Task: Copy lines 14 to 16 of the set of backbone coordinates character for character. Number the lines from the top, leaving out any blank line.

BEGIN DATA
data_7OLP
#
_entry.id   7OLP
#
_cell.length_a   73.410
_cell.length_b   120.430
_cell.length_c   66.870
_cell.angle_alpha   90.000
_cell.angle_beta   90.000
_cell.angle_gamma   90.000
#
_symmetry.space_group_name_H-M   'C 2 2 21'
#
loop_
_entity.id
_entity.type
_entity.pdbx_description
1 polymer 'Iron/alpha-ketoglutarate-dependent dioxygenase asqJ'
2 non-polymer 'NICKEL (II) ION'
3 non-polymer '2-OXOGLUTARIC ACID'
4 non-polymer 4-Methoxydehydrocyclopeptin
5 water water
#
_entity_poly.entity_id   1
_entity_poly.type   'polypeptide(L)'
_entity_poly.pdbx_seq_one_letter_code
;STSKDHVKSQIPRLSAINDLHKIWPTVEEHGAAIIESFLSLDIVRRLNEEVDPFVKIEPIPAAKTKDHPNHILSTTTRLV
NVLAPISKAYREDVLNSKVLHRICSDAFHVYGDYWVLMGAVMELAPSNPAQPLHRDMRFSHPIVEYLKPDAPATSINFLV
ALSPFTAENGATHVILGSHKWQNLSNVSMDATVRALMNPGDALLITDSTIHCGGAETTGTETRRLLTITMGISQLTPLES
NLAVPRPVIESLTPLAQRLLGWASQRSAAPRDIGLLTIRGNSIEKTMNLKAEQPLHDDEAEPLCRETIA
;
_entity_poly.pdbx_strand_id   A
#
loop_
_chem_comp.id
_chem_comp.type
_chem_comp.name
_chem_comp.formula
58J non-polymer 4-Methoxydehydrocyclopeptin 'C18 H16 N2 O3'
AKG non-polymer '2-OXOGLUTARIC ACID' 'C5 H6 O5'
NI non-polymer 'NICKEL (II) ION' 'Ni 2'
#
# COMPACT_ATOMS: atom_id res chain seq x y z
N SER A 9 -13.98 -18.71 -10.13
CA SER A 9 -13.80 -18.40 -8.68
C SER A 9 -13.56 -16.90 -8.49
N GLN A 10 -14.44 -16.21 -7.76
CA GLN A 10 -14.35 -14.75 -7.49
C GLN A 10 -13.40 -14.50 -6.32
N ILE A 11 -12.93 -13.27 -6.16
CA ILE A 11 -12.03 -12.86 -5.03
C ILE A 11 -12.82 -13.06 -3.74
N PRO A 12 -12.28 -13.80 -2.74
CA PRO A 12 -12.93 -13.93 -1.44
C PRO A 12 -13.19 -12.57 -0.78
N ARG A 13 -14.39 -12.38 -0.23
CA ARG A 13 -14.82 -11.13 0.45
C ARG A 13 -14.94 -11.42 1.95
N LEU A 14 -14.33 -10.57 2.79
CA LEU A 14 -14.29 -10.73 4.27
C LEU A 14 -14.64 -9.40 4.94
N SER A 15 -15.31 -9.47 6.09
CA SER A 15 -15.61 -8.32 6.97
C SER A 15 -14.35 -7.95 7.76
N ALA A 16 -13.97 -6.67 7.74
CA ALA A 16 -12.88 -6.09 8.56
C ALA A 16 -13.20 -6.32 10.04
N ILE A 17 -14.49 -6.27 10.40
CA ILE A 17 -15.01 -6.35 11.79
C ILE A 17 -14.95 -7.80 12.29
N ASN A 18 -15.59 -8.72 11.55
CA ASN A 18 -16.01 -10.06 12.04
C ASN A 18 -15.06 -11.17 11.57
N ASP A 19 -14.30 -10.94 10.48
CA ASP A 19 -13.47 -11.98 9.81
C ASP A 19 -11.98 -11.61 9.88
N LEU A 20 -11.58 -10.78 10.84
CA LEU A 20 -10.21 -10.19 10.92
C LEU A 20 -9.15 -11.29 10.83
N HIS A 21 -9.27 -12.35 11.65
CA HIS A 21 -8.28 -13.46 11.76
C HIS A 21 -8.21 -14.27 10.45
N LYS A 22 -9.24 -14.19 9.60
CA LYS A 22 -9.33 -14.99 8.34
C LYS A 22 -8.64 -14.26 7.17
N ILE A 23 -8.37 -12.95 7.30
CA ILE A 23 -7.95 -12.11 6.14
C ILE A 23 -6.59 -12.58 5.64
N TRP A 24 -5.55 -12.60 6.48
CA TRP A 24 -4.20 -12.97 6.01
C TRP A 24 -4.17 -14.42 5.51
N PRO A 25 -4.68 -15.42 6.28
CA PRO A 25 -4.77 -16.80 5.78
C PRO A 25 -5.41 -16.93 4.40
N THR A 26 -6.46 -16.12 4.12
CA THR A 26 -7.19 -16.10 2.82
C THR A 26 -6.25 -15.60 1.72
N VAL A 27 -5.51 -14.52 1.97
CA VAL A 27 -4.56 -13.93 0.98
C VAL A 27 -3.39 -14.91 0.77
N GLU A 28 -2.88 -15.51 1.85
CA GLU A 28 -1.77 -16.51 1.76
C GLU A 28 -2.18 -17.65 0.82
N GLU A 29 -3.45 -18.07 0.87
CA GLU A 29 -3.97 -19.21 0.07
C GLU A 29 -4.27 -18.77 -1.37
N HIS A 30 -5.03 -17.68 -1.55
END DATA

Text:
loop_
_entity.id
_entity.type